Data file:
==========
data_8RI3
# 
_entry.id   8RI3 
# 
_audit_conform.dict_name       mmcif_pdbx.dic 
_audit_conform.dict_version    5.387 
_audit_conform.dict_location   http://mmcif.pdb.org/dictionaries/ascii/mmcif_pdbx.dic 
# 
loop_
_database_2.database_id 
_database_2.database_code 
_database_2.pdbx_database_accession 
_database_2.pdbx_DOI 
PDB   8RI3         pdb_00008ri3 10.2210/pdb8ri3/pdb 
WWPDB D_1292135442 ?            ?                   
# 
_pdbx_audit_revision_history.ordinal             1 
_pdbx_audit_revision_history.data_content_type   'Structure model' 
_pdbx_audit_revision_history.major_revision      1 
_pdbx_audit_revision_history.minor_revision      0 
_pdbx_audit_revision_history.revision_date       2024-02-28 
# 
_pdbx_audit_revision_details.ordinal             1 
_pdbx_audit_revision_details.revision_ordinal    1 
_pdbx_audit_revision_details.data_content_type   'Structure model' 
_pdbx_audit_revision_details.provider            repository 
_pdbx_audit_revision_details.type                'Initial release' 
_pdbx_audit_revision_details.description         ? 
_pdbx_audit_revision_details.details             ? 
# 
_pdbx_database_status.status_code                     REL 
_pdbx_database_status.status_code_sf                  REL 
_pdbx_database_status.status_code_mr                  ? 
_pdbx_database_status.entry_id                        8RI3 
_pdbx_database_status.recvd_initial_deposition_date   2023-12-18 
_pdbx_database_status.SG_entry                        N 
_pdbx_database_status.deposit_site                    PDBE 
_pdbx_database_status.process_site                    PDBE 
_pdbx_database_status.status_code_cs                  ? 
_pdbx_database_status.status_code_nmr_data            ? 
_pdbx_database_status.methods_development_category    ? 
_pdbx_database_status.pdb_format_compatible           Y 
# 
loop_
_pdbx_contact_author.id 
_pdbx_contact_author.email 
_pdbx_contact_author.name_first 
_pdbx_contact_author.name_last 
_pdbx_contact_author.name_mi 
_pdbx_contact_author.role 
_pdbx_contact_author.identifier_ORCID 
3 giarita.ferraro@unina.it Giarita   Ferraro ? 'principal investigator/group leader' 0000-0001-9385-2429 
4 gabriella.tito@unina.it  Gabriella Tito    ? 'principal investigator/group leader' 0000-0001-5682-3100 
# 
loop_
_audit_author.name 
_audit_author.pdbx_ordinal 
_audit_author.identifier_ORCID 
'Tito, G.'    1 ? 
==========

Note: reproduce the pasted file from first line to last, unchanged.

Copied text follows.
data_8RI3
# 
_entry.id   8RI3 
# 
_audit_conform.dict_name       mmcif_pdbx.dic 
_audit_conform.dict_version    5.387 
_audit_conform.dict_location   http://mmcif.pdb.org/dictionaries/ascii/mmcif_pdbx.dic 
# 
loop_
_database_2.database_id 
_database_2.database_code 
_database_2.pdbx_database_accession 
_database_2.pdbx_DOI 
PDB   8RI3         pdb_00008ri3 10.2210/pdb8ri3/pdb 
WWPDB D_1292135442 ?            ?                   
# 
_pdbx_audit_revision_history.ordinal             1 
_pdbx_audit_revision_history.data_content_type   'Structure model' 
_pdbx_audit_revision_history.major_revision      1 
_pdbx_audit_revision_history.minor_revision      0 
_pdbx_audit_revision_history.revision_date       2024-02-28 
# 
_pdbx_audit_revision_details.ordinal             1 
_pdbx_audit_revision_details.revision_ordinal    1 
_pdbx_audit_revision_details.data_content_type   'Structure model' 
_pdbx_audit_revision_details.provider            repository 
_pdbx_audit_revision_details.type                'Initial release' 
_pdbx_audit_revision_details.description         ? 
_pdbx_audit_revision_details.details             ? 
# 
_pdbx_database_status.status_code                     REL 
_pdbx_database_status.status_code_sf                  REL 
_pdbx_database_status.status_code_mr                  ? 
_pdbx_database_status.entry_id                        8RI3 
_pdbx_database_status.recvd_initial_deposition_date   2023-12-18 
_pdbx_database_status.SG_entry                        N 
_pdbx_database_status.deposit_site                    PDBE 
_pdbx_database_status.process_site                    PDBE 
_pdbx_database_status.status_code_cs                  ? 
_pdbx_database_status.status_code_nmr_data            ? 
_pdbx_database_status.methods_development_category    ? 
_pdbx_database_status.pdb_format_compatible           Y 
# 
loop_
_pdbx_contact_author.id 
_pdbx_contact_author.email 
_pdbx_contact_author.name_first 
_pdbx_contact_author.name_last 
_pdbx_contact_author.name_mi 
_pdbx_contact_author.role 
_pdbx_contact_author.identifier_ORCID 
3 giarita.ferraro@unina.it Giarita   Ferraro ? 'principal investigator/group leader' 0000-0001-9385-2429 
4 gabriella.tito@unina.it  Gabriella Tito    ? 'principal investigator/group leader' 0000-0001-5682-3100 
# 
loop_
_audit_author.name 
_audit_author.pdbx_ordinal 
_audit_author.identifier_ORCID 
'Tito, G.'    1 ? 